## Assignment #2

Due in class on Monday October 10th.

This assignment will serve as an introduction to programming in Standard ML.  There are a total of 20 points on this assignment.

Rules for collaboration: You may discuss the problem sets with other students to increase your understanding of the material. However, what you write down and turn in should be your own work.

This problem set is due at midnight on the due date.

1. Implement propositional intuitionistic logic formulas:

• i) [2 points] Represent logical formulas, as defined by the BNF below, using an ML datatype.
• F ::= s | True | False | F1 => F2 | F1 /\ F2
• eg:

datatype form =

PropF of string

| TrueF

| ...

| AndF of form * form

• ii) [8 points] Implement an ML function to print formulas.
• printform : form -> unit
Your solution should insert double-quotes around propositions.  Your solution should insert parentheses everywhere to disambiguate the structure of the formula. eg:

((("N is even") /\ ("N is multiple of 5")) => ("N is multiple of 10"))

fun printform f =

case f of

PropF s => print "\""; print s; print "\""

| ...

| AndF (f1,f2) => print "("; printform f1; print "/\"; printform f2; print ")"

• 2. [10 points] Proofs of theorems in intuitionistic logic can be represented using the following ML datatype:

datatype form =  ... (* your definition from question 1 *)

datatype proof =

Hyp of form

| TrueI

| AndI of proof * proof

| AndE1 of proof

| AndE2 of proof

| ImpI of form * proof

| ImpE of proof * proof

Your job is to implement a proof checker for intuitionistic logic.  You may build on the following definitions.  If there are any errors in the following definitions you will obviously have to fix them.  If you do not find them convenient, implement your own.  If you would like an extra challenge, come up with a more efficient way to represent and manipulate contexts (balanced trees, hash tables, ...).

(* Contexts for proof-checking *)

type context = form list

fun emptyctxt () = [ ]

fun insertctxt ctxt f = f :: ctxt

fun lookupctxt ctxt f =

case ctxt of

[ ] => false

| f1::rest => (f = f1) orelse (lookupctxt f rest)

(* return true if pf is a valid proof *)

fun check (pf:proof) : bool =

(let _ = aux [] pf in true end) handle BadProof => false

(* helper function for proof checking;

return formula proved by proof or raise BadProof *)

and checkaux (ctxt:context) (pf:proof) : form =

case pf of

Hyp f => if lookupctxt ctxt f then f else (raise BadProof)

| ...

3.  Optional, ungraded exercise.  if you would like more practice programming in ML, try the following exercises.  They will not be graded but if you want feedback, you can show them to either Aquinas or myself.  A little extra work with ML now might help you on future assignments.

• i) Add formulas for False and Disjunction to the datatype and extend your proof checker accordingly.
• ii) Implement an improved printer that minimizes the number of parentheses.
• print_form2 : form -> unit
• A perfect solution will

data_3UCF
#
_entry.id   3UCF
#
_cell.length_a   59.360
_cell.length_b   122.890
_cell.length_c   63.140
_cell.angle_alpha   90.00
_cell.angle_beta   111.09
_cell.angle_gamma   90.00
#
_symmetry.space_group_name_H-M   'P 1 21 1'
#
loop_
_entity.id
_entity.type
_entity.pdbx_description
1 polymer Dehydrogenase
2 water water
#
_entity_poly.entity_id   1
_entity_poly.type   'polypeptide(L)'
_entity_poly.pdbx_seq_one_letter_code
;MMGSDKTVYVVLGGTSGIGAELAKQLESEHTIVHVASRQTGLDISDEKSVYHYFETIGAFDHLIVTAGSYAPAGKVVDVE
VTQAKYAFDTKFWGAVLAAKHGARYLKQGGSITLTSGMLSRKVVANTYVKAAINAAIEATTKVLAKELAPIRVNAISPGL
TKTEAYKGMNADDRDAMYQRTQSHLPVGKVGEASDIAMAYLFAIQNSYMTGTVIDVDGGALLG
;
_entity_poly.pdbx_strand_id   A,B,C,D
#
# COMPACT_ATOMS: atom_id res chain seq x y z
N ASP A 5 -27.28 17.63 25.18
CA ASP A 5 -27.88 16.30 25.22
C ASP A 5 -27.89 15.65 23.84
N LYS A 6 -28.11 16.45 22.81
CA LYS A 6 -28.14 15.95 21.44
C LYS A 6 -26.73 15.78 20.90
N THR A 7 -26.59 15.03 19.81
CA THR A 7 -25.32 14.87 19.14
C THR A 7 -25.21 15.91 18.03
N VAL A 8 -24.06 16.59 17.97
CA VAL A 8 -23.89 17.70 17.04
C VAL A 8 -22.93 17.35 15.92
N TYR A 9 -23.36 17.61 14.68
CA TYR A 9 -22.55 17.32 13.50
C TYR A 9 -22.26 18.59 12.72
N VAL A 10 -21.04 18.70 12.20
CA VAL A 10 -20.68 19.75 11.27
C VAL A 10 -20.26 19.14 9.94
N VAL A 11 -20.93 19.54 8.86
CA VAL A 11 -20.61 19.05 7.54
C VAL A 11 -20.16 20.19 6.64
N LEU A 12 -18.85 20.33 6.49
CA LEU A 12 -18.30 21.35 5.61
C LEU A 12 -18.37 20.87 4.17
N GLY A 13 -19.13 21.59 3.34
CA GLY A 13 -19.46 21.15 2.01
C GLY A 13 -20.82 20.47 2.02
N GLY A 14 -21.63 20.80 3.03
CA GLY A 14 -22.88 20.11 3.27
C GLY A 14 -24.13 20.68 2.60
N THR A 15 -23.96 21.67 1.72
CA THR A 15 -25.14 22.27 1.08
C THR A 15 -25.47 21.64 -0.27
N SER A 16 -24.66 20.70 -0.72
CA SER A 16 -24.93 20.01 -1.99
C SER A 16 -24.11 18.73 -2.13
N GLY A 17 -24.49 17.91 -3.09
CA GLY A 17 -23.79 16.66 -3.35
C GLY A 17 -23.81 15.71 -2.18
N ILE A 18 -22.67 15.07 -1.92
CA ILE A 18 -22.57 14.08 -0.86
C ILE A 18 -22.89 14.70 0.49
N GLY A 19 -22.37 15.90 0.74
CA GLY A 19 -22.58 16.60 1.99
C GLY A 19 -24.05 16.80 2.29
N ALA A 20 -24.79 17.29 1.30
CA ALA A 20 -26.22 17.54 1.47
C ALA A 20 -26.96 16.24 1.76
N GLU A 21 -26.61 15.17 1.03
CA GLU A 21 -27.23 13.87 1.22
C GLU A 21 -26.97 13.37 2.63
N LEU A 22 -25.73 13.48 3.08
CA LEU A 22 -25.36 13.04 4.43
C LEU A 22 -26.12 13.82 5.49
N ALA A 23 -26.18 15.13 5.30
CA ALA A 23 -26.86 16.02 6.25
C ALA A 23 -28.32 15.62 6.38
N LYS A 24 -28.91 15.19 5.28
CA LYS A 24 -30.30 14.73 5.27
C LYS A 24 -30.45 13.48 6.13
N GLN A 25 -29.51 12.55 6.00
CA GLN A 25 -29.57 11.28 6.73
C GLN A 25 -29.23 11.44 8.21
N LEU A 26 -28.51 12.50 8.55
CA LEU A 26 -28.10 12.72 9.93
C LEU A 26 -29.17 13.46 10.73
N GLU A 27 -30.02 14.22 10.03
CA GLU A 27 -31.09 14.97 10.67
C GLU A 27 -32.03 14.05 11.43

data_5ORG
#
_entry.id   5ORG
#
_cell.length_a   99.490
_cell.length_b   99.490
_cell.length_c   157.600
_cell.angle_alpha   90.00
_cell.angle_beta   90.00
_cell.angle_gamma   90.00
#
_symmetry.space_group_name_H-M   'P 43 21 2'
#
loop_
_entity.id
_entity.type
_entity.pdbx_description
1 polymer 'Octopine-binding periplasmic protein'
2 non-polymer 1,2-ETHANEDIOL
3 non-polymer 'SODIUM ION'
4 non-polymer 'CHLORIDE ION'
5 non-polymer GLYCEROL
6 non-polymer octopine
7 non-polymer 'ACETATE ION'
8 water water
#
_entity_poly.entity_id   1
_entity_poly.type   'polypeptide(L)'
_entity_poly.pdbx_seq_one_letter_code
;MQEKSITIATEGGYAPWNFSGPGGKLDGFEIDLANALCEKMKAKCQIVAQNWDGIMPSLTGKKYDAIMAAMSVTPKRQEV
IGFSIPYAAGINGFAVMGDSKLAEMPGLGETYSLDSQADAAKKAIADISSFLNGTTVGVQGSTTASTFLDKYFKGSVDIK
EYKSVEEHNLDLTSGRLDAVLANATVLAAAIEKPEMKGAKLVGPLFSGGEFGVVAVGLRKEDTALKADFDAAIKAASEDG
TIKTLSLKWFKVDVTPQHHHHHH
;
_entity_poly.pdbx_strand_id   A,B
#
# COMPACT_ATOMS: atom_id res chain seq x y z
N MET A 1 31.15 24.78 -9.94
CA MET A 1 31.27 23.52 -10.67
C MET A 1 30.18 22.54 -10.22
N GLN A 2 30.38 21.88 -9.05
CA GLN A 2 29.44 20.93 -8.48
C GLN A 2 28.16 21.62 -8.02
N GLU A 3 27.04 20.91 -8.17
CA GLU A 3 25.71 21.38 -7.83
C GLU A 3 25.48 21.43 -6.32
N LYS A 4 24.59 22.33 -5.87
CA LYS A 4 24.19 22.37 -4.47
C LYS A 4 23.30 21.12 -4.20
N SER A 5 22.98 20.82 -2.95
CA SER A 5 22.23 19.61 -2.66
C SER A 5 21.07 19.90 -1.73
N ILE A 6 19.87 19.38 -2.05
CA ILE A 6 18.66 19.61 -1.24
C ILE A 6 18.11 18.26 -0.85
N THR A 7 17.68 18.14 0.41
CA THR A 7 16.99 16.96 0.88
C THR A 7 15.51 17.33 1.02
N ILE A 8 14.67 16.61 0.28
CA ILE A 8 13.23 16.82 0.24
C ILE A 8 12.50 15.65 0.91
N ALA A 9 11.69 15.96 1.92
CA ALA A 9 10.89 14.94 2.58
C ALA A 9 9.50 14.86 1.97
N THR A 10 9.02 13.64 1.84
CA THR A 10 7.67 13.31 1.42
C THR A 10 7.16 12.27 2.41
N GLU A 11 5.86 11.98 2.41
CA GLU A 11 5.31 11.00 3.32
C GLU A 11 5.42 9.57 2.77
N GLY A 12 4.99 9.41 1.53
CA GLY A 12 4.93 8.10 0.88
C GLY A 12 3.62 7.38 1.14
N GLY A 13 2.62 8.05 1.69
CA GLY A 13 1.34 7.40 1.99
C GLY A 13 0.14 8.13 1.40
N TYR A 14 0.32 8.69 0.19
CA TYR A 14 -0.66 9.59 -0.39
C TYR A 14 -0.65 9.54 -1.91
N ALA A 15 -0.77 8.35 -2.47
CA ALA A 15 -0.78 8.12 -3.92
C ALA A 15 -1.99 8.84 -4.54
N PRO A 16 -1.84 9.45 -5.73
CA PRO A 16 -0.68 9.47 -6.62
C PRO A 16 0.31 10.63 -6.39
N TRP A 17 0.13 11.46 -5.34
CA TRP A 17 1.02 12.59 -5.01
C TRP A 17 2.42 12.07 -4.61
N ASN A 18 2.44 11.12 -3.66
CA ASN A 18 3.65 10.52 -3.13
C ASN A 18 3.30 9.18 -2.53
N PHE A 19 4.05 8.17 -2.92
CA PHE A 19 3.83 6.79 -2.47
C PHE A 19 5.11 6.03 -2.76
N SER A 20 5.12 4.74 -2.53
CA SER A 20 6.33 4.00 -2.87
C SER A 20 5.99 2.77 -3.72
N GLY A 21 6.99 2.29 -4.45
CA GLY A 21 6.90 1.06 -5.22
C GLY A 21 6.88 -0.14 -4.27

• not insert parentheses around atomic formulae (just double quotes).
• not insert parentheses around a series of conjunctions (since conjunction is associative).  Instead of:
• (("N is even") /\ ("N is multiple of 5")) /\ (("N is a multiple of 3") /\ ("N is multiple of 7"))

print:

"N is even" /\ "N is multiple of 5" /\ "N is a multiple of 3" /\ "N is multiple of 7"

• treat => as left associative.  Instead of:

("N is multiple of 5" => ("N is a multiple of 3" => "N is multiple of 7"))

print:

"N is multiple of 5" => "N is a multiple of 3" => "N is multiple of 7"

but still print this formula with parens:

("N is multiple of 5" => "N is a multiple of 3") => "N is multiple of 7"

• give /\ higher precedence than => and only insert parentheses where necessary.  Instead of:

(("N is multiple of 5" /\ "N is a multiple of 3") => "N is multiple of 7")

print:

"N is multiple of 5" /\ "N is a multiple of 3" => "N is multiple of 7"

• Suggestion:
• Associate each formula type with an integer precedence (2 for /\ and 1 for =>)
• Implement printform2 by introducing a helper function (printaux (prec,f)) to print formula f.  When the top-most connective in f has lower precedence level than prec, print parentheses.
• iii) Play with programming a proof-search (theorem proving) engine.  in other words, implement a function:
• prove : context * form -> bool
• return true if a proof exists (the formula is valid according to the inference rules) or false otherwise.
• instead of programming a general-purpose prover from the get-go, try starting with a small subset of the logic.  For instance, try proving  G |- F where
• G is a list of basic propositions (Prop s) only
• and F only involves True, False, /\ and basic propositions
• iv) As an alternative, try to implement a prover that actually constructs a proof object.  After you construct the proof object, you can try your proof checker on it to make sure that your prover did not make a mistake (at least when it says the theorem is true -- to do this, you will want to change your proof checker so that it returns not just true or false, but the actual formula that has been proven).
• prove : context * form -> proof
• prove takes a collection of assumptions (a context) and a formula to try to prove and produces a "proof option".  An option type is either SOME of a value of some type 'a or NONE:

type 'a option = NONE | SOME of 'a

• If the prover can determine that there is no possible proof of some formula (it isn't a valid formula) then that prover should return NONE.
• If the prover can find a proof pf then the prover should return (SOME pf).